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High-Profile West Palm Beach DUI Manslaughter Case: New Trial?

The West Palm Beach DUI manslaughter case of a wealthy polo magnate accused of killing a 23-year-old recent college graduate captivated both local and national media.

West Palm Beach DUI manslaughter attorneys watched the case with interest, particularly the claim of wealth bias, juror misconduct and the issue of how a multi-million dollar settlement will affect the proceedings.

The defendant, John Goodman, was convicted last month of DUI manslaughter (FL Statute 316.193) and vehicular homicide, and is scheduled to be sentenced at the end of this month.

Now, his attorneys are fighting for a new trial on the basis of juror misconduct, as well as the notion that the media and prosecutors improperly hyped the “wealth bias” against their client.

Now, the issue of whether a large settlement in the case will affect this has arisen.

According to The Palm Beach Post, civil suits brought by the alleged victim’s family against the defendant were dropped in lieu of a $46 million settlement – speculated to be $1 million for each year their son might have been expected to live had the accident not occurred.

However, attorneys for the victim’s parents said most of that money came from the insurance company, as well as the Player’s Club, where Goodman was alleged to have drank the night of the crash in Wellington.

So will it sway the judge to release the defendant while he awaits a ruling on a new trial?

It depends, but it hasn’t so far, as Goodman remains in jail. Judges have a lot of discretion when it comes to matters like this, and sometimes their decision can depend on certain acts of good faith. For most of us, that might mean immediately paying back money you stole in a theft case or checking into rehab after a drug offense. Still, it really depends on the circumstances of each case, including whether the alleged offense was violent and what your criminal history looks like.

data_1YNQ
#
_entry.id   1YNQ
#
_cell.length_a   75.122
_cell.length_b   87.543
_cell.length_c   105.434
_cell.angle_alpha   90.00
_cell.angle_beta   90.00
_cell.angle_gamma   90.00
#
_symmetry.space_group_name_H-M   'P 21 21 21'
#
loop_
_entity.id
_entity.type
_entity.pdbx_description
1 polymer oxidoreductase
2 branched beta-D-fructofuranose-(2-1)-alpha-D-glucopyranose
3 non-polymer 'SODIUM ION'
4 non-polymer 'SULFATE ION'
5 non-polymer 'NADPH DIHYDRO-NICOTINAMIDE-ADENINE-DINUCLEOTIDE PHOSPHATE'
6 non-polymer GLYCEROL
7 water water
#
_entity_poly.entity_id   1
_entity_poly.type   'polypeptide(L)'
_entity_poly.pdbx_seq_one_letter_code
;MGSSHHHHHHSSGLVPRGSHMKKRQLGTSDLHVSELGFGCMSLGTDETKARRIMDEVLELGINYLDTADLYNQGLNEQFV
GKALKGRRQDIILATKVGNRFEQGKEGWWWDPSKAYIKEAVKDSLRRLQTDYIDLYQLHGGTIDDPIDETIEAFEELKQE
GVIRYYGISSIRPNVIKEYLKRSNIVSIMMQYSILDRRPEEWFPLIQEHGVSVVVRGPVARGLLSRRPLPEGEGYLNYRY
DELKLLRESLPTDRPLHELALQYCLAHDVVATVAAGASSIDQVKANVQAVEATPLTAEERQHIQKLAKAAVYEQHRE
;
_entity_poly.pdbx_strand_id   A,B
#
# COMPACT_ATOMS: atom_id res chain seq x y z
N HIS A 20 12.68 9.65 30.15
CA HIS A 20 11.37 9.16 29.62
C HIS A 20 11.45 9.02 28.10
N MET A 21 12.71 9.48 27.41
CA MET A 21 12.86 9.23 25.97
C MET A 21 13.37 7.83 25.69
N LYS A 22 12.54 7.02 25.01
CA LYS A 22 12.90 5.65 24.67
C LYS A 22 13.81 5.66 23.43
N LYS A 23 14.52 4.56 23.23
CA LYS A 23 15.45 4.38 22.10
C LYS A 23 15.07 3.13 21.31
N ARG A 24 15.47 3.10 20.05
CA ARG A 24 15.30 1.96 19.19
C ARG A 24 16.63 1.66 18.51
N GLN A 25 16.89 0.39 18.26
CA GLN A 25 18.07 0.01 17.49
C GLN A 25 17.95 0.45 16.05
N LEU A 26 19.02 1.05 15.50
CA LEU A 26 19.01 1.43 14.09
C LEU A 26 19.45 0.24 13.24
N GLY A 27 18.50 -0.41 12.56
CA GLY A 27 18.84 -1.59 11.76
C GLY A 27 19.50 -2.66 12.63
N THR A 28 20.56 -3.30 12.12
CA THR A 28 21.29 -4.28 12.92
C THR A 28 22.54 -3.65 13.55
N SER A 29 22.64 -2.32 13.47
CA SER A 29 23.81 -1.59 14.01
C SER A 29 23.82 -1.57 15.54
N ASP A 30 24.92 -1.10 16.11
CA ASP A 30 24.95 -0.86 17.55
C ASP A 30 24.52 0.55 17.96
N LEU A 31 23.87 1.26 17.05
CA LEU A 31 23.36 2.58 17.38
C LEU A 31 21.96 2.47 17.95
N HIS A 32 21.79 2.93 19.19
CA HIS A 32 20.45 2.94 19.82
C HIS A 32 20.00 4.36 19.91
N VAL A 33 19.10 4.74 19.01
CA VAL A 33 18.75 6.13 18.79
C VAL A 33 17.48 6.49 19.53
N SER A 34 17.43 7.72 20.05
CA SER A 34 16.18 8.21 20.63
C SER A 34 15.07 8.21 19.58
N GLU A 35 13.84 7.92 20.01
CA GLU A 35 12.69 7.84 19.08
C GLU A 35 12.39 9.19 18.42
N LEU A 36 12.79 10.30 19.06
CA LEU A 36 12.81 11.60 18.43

The wealth bias issue might be hard to prove, but it’s certainly worth a shot, as it’s probably true. People who aren’t wealthy may harbor some resentment toward those who are – especially if they have no problem flaunting their wealth. It doesn’t make them guilty of any crime, but it can hurt their likability in the eyes of the jury. That’s not supposed to matter, but unfortunately, sometimes it does.

With regard to the issue of juror misconduct, this may be the strongest chance Goodman has for a new trial.

According to local media, an alternate juror has filed an affidavit, alleging that jurors talked amongst themselves about certain aspects of the case and traded their opinions of Goodman – prior to jury deliberations. It’s going to depend on the specifics of the jurors all say under oath, but if it’s true, that could be grounds for a mistrial if the judge determines that those actions may have influenced the outcome of the trial.

We also know that one of the jurors is intending to write a book about the experience. That’s not illegal, but it could help bolster the defense’s position – which all along was that the proceedings took on more of a circus atmosphere than a trial.

If you have been arrested for DUI manslaughter in West Palm Beach, the Palm Beach County criminal defense attorneys at Musca Law can build an effective defense on your behalf. To learn more about how we can help you, contact us today for a confidential consultation at (800) 687-2252.